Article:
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20140426
20140504
Search Results 0 to 12 of about 13 (some duplicates have been removed)
merkel because of the relationship that germany has with russia and because the germans are considered so central to bringing the europeans along. and you could see today in the rose garden the struggle that the europeans. you could see it on display. because she said a number of times we will go to the next tier. and she described the trigger for that being the may 25 elections that are scheduled in ukraine. if they're disrupted, if there's a provocation that prevents them from going forward. but she kept saying, but this is not what we want to do. and she also very forcefully indicated that most of the european nations understand at they would be hurt if the energy sector is in the next tranch of serious economic sanctions. because many of the european countries get a majority if not almost all of their oil and gas -- >> it would hit average citizens. >> it would affect the global economy. and president obama has not been secretive about that. he has also indicated that. his body language with chancellor merkel was very conciliatory to this concept. and he actually did volunteer today i
the world is unified. there's real differences about what to do, have germany, and take other members of the european community. >> the eastern europeans. >> charlie: how does the president handle that? does he go off on his own and put troops here and there and do this and that or does he wait and try to get some kind of unified plan? >> i think he needs to do a little more leading from in front. i think he has to do both a major effort to keep the united states and europe together, understanding that the european dependence on russian energy is going to make it tough, and on trade with russia. german trade with russia is huge and ours is tiny. but, on the other hand, the europeans have 60 years of sort of relying on us for leadership in international affairs and particularly on national security, and they are not yet ready to be co-leaders, and i think a little more american leadership on this would have been important, even while we understand and agree with the point he's making. >> charlie: syria. when the president made the decision not to attack syria after having said it had c
and germany's chancellor merkel met at the white house today where the ukraine crisis took center stage after russia declared the recent geneva agreement brokered with the west to diffuse tensions was dead. jeffrey brown reports. >> we are united in our determination to impose costs on russia for its actions, >> brown: in the white house rose garden this afternoon, there were strong words for moscow. the president warned more severe economic penalties are coming unless russian leader vladimir putin backs off. >> our hope is, is that we shouldn't have to use them. we're not interested in punishing the russian people. we do think that mr. putin and his leadership circle are taking bad decisions and unnecessary decisions and he needs to be dissuaded from his current course. >> brown: mr. obama said there will be no choice but to act if russia disrupts ukraine's presidential election on may 25th. chancellor merkel agreed. >> ( translated ): the 25th of may is not all that far away. should that not be possible to stabilize the situation, further sanctions will be unavoidable. this is something tha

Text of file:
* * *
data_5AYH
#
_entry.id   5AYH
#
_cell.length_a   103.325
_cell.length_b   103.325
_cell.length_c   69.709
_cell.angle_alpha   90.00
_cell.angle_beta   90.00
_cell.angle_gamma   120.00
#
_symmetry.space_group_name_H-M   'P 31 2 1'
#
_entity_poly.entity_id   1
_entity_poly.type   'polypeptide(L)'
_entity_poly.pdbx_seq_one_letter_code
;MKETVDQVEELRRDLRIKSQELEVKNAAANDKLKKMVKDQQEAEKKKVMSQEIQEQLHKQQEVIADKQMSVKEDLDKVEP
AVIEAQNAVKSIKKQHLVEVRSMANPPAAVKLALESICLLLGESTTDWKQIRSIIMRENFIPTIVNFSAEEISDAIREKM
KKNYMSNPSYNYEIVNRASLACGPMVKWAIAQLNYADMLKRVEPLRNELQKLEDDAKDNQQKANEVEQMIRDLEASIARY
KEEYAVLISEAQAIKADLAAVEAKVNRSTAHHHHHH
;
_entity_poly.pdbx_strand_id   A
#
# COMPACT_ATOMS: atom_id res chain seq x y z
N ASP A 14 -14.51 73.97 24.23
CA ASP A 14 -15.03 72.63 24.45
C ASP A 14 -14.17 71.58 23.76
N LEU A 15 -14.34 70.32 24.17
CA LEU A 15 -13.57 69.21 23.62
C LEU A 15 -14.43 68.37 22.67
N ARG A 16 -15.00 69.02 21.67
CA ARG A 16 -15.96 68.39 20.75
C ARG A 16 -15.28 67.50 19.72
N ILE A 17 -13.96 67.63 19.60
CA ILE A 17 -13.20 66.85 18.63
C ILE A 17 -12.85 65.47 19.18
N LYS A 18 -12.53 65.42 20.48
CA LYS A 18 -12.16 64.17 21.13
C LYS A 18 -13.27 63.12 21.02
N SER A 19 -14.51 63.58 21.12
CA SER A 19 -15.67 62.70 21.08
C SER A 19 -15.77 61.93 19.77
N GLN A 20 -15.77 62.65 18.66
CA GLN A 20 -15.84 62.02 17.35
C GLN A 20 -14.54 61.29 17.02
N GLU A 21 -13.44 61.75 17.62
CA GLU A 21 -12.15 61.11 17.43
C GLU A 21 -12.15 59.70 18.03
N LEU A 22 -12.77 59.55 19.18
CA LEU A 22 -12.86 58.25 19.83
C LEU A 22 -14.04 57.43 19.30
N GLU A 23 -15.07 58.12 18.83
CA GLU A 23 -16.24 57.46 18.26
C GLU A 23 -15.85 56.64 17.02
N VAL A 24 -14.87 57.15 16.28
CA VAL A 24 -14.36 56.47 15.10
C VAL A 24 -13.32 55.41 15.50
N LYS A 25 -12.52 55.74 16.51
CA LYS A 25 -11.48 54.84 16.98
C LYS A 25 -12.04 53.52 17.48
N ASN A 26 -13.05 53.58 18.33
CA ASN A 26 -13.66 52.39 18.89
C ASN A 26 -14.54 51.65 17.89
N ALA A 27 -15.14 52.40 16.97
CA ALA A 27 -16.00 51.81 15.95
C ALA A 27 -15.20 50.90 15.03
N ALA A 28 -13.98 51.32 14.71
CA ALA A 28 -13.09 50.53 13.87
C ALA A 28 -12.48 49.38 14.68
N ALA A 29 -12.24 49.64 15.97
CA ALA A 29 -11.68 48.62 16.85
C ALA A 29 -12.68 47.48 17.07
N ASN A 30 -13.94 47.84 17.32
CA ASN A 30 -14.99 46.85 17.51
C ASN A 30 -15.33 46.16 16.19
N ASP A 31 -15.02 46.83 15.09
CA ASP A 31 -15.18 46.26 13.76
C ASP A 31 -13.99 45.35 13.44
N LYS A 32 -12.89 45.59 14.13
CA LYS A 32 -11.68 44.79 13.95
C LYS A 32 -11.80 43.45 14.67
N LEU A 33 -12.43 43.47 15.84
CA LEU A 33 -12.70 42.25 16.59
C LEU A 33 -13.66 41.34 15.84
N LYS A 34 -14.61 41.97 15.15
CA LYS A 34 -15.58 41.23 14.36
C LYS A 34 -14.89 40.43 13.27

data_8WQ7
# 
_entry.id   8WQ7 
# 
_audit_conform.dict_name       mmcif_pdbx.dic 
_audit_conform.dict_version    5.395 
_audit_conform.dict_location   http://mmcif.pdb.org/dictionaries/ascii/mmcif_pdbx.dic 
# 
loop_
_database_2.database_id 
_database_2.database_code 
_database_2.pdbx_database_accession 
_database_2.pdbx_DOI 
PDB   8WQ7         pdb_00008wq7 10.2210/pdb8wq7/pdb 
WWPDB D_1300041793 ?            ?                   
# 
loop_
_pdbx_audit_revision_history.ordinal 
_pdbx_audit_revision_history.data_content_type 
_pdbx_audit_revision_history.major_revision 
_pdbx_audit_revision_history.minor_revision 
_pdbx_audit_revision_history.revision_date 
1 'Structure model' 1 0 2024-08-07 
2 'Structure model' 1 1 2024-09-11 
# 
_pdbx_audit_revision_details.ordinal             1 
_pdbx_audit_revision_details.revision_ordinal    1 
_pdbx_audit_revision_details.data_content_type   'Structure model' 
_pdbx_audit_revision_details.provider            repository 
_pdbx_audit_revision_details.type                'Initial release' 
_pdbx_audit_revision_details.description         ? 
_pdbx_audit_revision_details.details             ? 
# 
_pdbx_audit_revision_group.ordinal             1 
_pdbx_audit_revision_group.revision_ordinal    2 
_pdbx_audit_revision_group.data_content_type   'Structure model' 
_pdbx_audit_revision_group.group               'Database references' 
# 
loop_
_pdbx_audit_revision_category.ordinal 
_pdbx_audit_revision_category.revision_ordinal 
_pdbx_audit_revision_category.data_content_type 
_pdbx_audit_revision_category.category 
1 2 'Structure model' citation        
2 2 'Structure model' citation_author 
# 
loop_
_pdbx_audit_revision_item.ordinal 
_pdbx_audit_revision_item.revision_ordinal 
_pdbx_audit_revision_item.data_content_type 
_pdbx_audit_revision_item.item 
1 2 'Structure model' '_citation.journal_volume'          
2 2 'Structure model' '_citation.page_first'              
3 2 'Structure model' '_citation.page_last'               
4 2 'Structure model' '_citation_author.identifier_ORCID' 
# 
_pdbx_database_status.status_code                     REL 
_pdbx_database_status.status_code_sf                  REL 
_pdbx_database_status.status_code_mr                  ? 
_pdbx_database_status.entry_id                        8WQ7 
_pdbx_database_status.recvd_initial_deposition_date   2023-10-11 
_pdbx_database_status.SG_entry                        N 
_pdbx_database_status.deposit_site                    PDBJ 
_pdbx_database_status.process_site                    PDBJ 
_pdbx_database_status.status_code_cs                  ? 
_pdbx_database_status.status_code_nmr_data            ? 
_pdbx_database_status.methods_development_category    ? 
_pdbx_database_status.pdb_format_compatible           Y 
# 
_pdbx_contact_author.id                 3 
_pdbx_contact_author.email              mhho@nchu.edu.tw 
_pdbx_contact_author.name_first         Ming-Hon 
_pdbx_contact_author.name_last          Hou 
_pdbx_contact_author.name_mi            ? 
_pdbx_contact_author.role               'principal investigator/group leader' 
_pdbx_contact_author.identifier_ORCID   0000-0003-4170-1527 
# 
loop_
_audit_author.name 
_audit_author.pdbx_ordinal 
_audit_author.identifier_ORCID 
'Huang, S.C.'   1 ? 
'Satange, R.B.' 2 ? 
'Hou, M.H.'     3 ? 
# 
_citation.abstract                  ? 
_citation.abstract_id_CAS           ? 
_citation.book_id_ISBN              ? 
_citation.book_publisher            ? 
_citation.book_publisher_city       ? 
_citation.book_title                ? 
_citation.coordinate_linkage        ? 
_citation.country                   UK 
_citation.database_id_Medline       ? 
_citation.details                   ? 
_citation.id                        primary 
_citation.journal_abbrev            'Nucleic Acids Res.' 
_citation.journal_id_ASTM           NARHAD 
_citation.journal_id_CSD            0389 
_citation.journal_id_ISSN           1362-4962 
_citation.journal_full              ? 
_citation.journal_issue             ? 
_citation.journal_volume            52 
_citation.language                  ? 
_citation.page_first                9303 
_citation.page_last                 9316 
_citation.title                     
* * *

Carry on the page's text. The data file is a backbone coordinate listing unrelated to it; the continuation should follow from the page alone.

is not an egyptian novelty. you have it in spain, in ireland, in germany, in italy. that's the first point. the response here is to violence, primarily. secondly, what's declared terrorism or a terrorist organization is the organization itself. our present president has said that, according to our constitution, any egyptian who is not found guilty of a crime and is ready to work according to constitution peacefully still has a role in politics. that has not been taken away from them. but no egyptian, be that an islamist, and the brotherhood is not the only one, the brotherhood or someone like me who is more towards a secularist, and if i decide i'm not going to work beyond the constitution or want to be b beyond it, i don't have a role in politics. we have a challenge to come together. the next president will have that challenge. but i don't really believe that the government is reacting to a political issue. it's reacting to violence. >> charlie: you really believe that? >> i really do. >> charlie: now, this extreme measure, taking that step of sentencing all these people to death is the